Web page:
Ghana: Ram Charan to supply units to Masri to convert waste into energy

GHANA : Ram Charan fournira des unités à Masri pour convertir les déchets en énergie ©aerogondo2/Shutterstock

The new contract from Chennai-based Ram Charan, based in southeastern India, covers the production and distribution of solid waste recovery units in Ghana. The order was issued by Masri, a company based in Accra, the capital of Ghana. The company, which already operates in the renewable energy sector, wants to diversify its supply resources in this West African country.

Ram Saran’s “NDT One” technology, manufactured at its facilities in Gujarat, Tamil Nadu and India, will be available in Ghana from November 2022 and then nationwide until 2024.

300 MW of electricity is generated

Founded in 1965, Ram Charan started as a distributor of chemicals. It has been diversified since 2016, landing on R&D managing the final chemicals of life. According to Ram Charan director Kaushik Balicha, the “NDT One” technology developed by the Indian company will, unlike conventional technologies, have the potential to convert undivided solid waste into electricity with zero impact on the environment. A technological breakthrough that convinced the US offensive investment fund to invest $ 14.41 billion this month to acquire a 46% stake in the Indian company.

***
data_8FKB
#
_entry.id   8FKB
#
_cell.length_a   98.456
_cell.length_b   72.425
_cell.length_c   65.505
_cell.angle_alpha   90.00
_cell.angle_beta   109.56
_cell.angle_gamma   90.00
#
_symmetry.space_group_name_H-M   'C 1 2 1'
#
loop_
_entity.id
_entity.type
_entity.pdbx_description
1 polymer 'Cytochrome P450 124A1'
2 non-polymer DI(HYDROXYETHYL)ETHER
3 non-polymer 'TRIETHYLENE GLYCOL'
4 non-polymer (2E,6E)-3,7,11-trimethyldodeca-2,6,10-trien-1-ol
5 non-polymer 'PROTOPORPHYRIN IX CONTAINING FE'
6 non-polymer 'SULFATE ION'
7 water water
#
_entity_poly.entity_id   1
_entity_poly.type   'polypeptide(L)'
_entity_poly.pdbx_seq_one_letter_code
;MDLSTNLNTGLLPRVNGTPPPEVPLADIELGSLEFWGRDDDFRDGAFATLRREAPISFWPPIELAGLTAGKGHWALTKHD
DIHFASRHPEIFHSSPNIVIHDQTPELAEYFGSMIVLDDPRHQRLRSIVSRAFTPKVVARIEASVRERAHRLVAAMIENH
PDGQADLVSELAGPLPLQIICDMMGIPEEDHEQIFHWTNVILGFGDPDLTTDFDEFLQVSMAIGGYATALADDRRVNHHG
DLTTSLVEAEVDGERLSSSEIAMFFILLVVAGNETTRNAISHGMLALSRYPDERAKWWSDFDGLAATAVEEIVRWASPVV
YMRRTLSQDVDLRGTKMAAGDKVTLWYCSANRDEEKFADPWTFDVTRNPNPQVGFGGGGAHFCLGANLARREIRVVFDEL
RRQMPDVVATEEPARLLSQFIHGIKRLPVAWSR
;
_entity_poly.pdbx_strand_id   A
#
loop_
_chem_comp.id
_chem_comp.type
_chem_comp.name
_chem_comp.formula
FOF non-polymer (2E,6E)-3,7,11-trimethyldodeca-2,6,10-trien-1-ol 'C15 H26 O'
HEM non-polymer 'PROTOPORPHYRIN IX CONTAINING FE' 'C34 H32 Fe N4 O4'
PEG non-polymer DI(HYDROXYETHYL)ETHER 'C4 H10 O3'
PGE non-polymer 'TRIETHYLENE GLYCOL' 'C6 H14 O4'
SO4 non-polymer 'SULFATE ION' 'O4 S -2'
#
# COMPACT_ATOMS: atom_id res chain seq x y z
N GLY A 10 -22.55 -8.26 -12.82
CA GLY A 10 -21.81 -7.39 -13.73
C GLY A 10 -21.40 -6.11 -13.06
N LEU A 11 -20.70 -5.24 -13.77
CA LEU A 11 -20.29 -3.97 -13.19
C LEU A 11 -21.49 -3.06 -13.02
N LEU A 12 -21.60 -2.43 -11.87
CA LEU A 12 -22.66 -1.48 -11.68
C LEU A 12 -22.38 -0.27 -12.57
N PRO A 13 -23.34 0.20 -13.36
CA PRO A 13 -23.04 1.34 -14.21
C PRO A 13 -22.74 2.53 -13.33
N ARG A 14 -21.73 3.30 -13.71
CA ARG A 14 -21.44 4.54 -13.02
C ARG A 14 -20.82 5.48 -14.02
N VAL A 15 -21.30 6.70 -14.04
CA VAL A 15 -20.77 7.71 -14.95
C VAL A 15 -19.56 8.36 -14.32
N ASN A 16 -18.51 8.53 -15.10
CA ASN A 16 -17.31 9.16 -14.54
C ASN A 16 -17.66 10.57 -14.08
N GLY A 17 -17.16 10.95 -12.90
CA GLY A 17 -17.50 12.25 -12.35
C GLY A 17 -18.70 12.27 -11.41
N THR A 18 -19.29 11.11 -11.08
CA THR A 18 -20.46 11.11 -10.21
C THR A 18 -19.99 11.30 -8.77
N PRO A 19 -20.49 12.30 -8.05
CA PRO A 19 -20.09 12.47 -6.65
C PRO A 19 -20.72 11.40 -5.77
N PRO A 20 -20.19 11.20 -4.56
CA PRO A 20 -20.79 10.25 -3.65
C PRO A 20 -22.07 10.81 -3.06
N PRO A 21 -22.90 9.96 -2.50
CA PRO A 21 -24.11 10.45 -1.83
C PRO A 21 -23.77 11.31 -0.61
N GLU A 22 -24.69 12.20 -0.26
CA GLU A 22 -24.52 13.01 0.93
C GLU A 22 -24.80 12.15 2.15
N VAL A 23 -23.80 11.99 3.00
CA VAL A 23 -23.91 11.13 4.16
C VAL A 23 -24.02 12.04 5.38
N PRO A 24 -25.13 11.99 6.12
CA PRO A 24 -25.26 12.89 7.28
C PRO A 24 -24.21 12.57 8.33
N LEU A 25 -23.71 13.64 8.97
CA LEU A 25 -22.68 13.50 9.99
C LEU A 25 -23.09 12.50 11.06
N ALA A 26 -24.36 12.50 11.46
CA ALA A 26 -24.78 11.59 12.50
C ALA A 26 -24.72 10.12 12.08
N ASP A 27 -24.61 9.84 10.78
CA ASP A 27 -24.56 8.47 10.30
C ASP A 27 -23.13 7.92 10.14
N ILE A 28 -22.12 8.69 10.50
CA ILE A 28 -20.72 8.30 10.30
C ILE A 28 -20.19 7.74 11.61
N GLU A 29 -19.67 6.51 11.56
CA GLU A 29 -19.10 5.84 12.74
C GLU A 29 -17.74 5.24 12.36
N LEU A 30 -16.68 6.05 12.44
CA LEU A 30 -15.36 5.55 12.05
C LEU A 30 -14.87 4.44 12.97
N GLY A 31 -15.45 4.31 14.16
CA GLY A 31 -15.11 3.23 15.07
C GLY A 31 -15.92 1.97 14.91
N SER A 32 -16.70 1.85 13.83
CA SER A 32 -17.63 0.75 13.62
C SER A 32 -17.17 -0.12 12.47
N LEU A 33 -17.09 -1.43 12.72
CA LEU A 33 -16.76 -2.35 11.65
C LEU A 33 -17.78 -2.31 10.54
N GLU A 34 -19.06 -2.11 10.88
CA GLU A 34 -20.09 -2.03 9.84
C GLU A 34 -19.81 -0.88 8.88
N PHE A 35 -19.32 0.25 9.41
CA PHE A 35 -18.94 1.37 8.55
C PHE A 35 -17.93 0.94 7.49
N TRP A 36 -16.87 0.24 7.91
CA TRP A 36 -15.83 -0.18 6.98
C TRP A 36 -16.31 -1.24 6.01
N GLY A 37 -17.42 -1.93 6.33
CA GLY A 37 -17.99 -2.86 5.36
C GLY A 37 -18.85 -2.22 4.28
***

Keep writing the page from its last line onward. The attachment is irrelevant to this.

Masri’s goal is to generate 300 megawatts of electricity from solid waste in Ghana by 2024. The project will require a $ 2.2 billion global investment. In addition to power generation, future installations will help reduce pollution of soil and waterways by solid waste. This phenomenon is on the rise in Ghana. According to Zoomlion, a subsidiary of the Jospong Group of Companies (JGC), 12,710 tons of solid waste are generated daily by several cities across the country that manage garbage.

Read also – Africa: Circular economy at the center of environmental protection

In Ghana, the government relies on energy recovery from waste to provide a sustainable solution to the pollution problem. Many projects of this type are currently being developed in the country due to partnership. In Tawa, Greater Agra, the Jospang Group, a partner of the Ghanaian government for many years, is financing the construction of a new factory. The US company McDavid Green Solutions (MDGS) is implementing the project, which will transfer several megawatts of electricity to the national grid and improve population distribution.

Ines Magoum

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